Posts Tagged ‘google app engine’

Problems uploading a new GAE app

May 29, 2015

I was working on a new project – I haven’t done a Google App Engine project in a while.  So I get it working… it finally passed all of my local integration testing.  Now I was ready to upload into GAE (1.9.19 at the time of this writing).

So, first, I made sure I’d created the application in the GAE project console.

then, from Eclipse (Kepler SR2), since I use Maven all the time:

mvn appengine:update

Hmmm:

"Either the access code is invalid or the OAuth token is revoked.Details: invalid_grant"

So it is using Oauth2 to authorize the upload, except it looks like my details are out of date. No amount of logging in or out of Eclipse fixed it.

Finally, I found a post out on the GAE Issues site that said to delete the .appcfg_oauth2_tokens_java file.  After a bit of digging, I had to delete the .appcfg_oauth2_tokens_java in the c:\Users\MyUser folder.

Then I re-run my maven command:

[INFO] Running --oauth2 update C:\Users\...-0.0.1-SNAPSHOT

A which point my default browser is popped up, I have to agree to some things, I do and then am presented with a simple page with a code to copy and past “into my application”.

Which application?
My GAE application?
What in the world?

I happen to flip back to Eclipse and see the console:

Please enter code:

Can I even type into that console? I think I can…

So I do, and hit <enter>

Magically, it starts working…

Integration Testing, Maven, and GAE

September 8, 2013

I’m starting to use REST-assured for integration testing my REST APIs.  It provides a nice clean way of writing integration tests and, of course, I’d like them to be run automatically.

Maven Integration Tests

While unit testing is pretty much ready to go out of the box in Maven, integration testing isn’t.  It is not too hard but there’s a couple of things that need to be done. First, you have to pull Fail Safe into Maven with:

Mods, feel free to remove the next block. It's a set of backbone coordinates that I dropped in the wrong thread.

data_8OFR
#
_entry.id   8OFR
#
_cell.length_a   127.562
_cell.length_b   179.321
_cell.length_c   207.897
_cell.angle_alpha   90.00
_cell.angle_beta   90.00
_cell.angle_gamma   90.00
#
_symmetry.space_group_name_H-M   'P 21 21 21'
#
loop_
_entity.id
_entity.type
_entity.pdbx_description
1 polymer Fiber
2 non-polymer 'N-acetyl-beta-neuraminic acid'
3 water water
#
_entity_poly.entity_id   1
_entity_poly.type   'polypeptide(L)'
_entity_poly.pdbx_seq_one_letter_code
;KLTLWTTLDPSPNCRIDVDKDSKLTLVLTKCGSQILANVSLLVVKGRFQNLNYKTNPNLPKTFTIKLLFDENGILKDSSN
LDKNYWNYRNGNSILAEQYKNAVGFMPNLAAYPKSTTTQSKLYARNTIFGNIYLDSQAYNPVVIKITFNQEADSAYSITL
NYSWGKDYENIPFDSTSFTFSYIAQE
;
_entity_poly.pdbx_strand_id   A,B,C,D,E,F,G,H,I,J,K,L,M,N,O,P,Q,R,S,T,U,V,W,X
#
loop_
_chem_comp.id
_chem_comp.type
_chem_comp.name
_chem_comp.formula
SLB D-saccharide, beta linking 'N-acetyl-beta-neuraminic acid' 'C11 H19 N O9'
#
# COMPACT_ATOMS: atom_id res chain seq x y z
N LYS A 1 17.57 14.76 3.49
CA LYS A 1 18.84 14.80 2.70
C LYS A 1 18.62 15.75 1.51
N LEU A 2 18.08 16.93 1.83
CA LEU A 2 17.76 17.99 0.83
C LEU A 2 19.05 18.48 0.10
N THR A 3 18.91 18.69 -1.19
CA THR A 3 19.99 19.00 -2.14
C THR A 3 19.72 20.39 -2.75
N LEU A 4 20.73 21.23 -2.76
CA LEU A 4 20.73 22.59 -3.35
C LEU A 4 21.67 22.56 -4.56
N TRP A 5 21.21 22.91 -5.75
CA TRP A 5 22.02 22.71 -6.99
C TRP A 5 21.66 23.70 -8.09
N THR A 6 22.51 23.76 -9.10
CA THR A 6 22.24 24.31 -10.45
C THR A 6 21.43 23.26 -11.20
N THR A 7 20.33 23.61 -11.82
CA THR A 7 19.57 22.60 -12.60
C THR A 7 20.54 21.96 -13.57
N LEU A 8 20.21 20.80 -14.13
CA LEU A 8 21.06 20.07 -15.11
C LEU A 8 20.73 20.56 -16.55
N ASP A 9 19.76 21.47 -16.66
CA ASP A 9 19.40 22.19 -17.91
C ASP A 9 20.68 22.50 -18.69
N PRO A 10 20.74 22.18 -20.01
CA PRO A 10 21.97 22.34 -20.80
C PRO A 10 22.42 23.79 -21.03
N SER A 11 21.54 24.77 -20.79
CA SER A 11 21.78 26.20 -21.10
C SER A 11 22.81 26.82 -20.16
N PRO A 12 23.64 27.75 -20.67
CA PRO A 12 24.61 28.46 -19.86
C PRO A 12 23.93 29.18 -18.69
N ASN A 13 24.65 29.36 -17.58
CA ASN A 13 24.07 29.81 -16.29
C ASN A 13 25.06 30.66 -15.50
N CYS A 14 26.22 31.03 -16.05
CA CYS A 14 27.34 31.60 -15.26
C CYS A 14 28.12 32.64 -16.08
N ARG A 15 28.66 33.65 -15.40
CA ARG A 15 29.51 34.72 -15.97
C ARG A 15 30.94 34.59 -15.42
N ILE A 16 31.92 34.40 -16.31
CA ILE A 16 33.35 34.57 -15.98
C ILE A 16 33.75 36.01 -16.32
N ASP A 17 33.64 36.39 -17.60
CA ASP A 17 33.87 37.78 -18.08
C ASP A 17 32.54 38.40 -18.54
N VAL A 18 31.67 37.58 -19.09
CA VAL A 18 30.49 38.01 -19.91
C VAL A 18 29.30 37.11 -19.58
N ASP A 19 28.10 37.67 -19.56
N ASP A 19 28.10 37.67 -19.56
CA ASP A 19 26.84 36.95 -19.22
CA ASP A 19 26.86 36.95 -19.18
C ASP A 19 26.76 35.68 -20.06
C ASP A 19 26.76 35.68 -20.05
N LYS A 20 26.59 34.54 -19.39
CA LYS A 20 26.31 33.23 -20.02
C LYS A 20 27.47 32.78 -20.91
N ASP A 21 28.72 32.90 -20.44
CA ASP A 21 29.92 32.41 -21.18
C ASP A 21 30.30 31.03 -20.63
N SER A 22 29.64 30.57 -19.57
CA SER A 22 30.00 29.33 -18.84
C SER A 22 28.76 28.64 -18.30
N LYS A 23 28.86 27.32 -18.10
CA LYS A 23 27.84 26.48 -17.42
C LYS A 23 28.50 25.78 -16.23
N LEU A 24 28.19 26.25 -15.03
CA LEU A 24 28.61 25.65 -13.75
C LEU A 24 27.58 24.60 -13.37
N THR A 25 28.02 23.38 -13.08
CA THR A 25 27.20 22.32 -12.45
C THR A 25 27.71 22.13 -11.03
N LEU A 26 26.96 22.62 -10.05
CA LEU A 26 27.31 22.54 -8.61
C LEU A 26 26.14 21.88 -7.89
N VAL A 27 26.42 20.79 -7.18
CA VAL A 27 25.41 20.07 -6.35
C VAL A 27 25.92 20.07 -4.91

<plugin>
  <groupId>org.apache.maven.plugins</groupId>
  <artifactId>maven-failsafe-plugin</artifactId>
  <version>${maven.failsafe.version}</version>
  <executions>
    <execution>
      <goals>
        <goal>integration-test</goal>
        <goal>verify</goal>
      </goals>
    </execution>
  </executions>
</plugin>
Now, when you execute the maven verify goal, test classes of the pattern IT*.java or *IT.java are automatically executed. This works well until you realize that real integration tests require a bit more setup than unit tests do.
 

GAE Dev Server and Integration Testing

In particular, I want the GAE dev server running before the integration tests run.  So all we should have to do is get the GAE plug-in to execute the devserver_start goal during pre-integration-test and the devserver_stop goal to execute during post-integration-test.
<plugin>
  <groupId>com.google.appengine</groupId>
  <artifactId>appengine-maven-plugin</artifactId>
  <version>${appengine.target.version}</version>
  <executions>
    <execution>
      <id>start-gae</id>
      <phase>pre-integration-test</phase>
      <goals>
        <goal>devserver_start</goal>
      </goals>
    </execution>
    <execution>
      <id>stop-gae</id>
      <phase>post-integration-test</phase>
      <goals>
        <goal>devserver_stop</goal>
      </goals>
    </execution>
  </executions>
</plugin>
Now, executing mvn verify will run your integration tests once your unit tests pass and the GAE dev server should start and stop around the integration tests as well.

Adding Jersey to a GAE Maven Project

September 3, 2013

Continuing from my post yesterday, Getting Maven, GAE, and Eclipse Working Together, I’m adding Jersey to my test GAE project to finish proving the Maven integration and test that I can get my favorite REST library up and running both locally and as a full fledged GAE project.

Adding Jersey

Jersey is one of the few “magical” (read: annotation) libraries I use.  I really don’t like magic in my code.  It is great when it works, and miserable when it fails… and it always fails at inopportune moments…